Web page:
Vicar goes green now chips are down for boiler

The minister of St Alban's Church Rev Andrew France who are raising money for a renewable energy scheme at the church and the adjacent Eccles Hall.
The minister of St Alban's Church Rev Andrew France who are raising money for a renewable energy scheme at the church and the adjacent Eccles Hall.

A VICAR planning a ground-breaking £100,000 renewable energy project at an Earsdon church says he doesn’t see himself as an eco-warrior in the mould of Daniel ‘Swampy’ Hooper.

But after the Rev Andrew France faced up to the fact that he will soon have to replace the old boiler at St Alban’s Church in Earsdon and the adjacent Eccles Hall, he thought it would be wrong not to consider a greener option.

After Andrew set up the Earsdon Renewable Energy Project through his parochial church council, a number of sustainable ways of generating energy were looked at, before he and fellow members decided a biomass boiler fuelled by wood chippings would be their best bet.

Other options were not viable for various reasons, he said.

Solar panels would have been ideal on the sloping south-facing church roof but could have been problematic in a conservation area, said the 42-year-old.

The former BBC correspondent said: “I’m not an eco warrior. I would never describe myself as a tree-climbing environmentalist. I’ve just got an interest in the alternative option.

“In places like Scandinavia and Germany, biomass energy is just part of the mix.”

A project on the scale envisaged in Earsdon would not come cheap, however.

Though the energy savings involved would be huge, as producing energy from woodchips at current prices would come in at less than half the cost of producing the same amount from gas, the initial investment required would be sizeable.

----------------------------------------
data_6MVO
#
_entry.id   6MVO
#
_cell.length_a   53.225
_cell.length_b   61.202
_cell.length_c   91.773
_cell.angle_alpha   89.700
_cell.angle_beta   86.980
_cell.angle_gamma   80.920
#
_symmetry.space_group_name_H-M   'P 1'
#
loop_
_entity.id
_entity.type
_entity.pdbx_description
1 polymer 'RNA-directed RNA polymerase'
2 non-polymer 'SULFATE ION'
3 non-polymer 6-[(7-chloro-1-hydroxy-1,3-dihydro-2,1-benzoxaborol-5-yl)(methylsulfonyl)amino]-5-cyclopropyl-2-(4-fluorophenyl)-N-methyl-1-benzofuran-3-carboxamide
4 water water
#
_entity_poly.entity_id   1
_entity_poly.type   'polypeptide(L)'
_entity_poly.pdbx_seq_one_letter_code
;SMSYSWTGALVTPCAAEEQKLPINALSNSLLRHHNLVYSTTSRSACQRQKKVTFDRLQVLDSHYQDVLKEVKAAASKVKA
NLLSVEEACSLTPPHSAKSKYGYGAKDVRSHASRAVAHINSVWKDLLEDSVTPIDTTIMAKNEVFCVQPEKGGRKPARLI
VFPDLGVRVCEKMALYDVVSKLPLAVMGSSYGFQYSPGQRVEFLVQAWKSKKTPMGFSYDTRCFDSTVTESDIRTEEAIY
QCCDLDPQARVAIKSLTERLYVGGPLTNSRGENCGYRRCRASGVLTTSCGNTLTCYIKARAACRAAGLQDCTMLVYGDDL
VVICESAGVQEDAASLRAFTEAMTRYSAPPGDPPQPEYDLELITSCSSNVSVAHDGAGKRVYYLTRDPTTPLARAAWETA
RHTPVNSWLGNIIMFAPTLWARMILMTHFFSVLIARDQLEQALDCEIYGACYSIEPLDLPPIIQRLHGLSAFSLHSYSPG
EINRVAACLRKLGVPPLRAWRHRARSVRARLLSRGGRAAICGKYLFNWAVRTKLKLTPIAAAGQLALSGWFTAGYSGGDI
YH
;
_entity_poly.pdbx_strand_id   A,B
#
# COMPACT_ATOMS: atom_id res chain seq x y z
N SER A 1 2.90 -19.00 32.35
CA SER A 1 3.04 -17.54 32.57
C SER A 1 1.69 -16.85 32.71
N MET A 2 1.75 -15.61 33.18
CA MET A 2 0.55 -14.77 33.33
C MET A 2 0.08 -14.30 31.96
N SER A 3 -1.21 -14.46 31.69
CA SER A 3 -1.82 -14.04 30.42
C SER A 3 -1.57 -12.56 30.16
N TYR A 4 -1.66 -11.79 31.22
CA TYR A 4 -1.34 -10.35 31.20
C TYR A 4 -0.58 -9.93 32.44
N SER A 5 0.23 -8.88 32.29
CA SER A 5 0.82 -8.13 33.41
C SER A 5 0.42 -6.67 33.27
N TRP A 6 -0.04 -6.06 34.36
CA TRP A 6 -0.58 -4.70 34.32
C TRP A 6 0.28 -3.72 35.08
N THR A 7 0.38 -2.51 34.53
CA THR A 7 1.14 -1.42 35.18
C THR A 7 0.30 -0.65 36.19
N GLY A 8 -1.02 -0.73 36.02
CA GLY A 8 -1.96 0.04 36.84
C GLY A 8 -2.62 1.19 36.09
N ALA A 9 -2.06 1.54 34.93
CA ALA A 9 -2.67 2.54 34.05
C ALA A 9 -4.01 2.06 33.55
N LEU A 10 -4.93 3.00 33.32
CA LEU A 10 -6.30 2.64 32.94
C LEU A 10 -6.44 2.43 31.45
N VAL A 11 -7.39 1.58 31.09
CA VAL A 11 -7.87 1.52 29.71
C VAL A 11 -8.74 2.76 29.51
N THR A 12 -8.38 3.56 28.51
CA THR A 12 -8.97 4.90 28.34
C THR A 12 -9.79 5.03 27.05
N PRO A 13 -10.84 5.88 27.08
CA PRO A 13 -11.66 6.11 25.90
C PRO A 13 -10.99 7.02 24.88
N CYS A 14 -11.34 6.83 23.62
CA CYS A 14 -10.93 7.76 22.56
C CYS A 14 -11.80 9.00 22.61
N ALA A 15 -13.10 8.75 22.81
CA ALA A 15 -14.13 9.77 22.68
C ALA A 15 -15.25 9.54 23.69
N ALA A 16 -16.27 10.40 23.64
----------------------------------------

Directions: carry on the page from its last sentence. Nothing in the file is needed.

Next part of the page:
The project team, chaired by Andrew, had to raise lots of money for a feasibility study before working out whether a biomass boiler would even be viable.

Almost half the £100,000 estimated cost has now been secured in the form of a National Lottery grant, and the project hopes to secure the rest from, an internet-based initiative set up by British Gas and the TV presenter Hugh Fearnley-Whittingstall. To be in with a chance of that cash, the renewable energy project first needs to muster enough support from the public to be invited to apply.

Andrew is appealing for as many people as possible to register at to declare their support for the project.

He believes it would benefit not just the community of Earsdon but would also act as an example for other buildings and organisations, as well as potentially being used as an education tool.

A new boiler house at the rear of the Eccles Hall would be built, and an insulated pipe under the church yard would link the heating system to the church and the hall.

Andrew – married to Gillian, 37, with child number two on the way – said: “As well as heating two significant buildings in Earsdon, we will be developing an education and awareness project.

“It would be a resource for schools, community groups and other churches interested in renewable energy to come and see how we have done it.

“It would be the real icing on the cake if we could find some land to grow some trees, so you could see the planting and the harvesting and follow the process right from the beginning to the very end and perhaps organise half-day seminars.

“Biomass is virtually carbon-neutral. When you burn it, your worry is carbon dioxide, but when you grow a tree, it absorbs carbon dioxide, so it’s as close as you get to being carbon-neutral.”

If everything goes to plan and enough people support the project, the plan could go before a panel in the summer, then be put to an X Factor-style public vote.

If successful, Andrew hopes work could begin as soon as next year, subject to planning permission being granted by North Tyneside Council.

Anyone who can help in any way is asked to contact Andrew via the website or call him on (0191) 252 9393.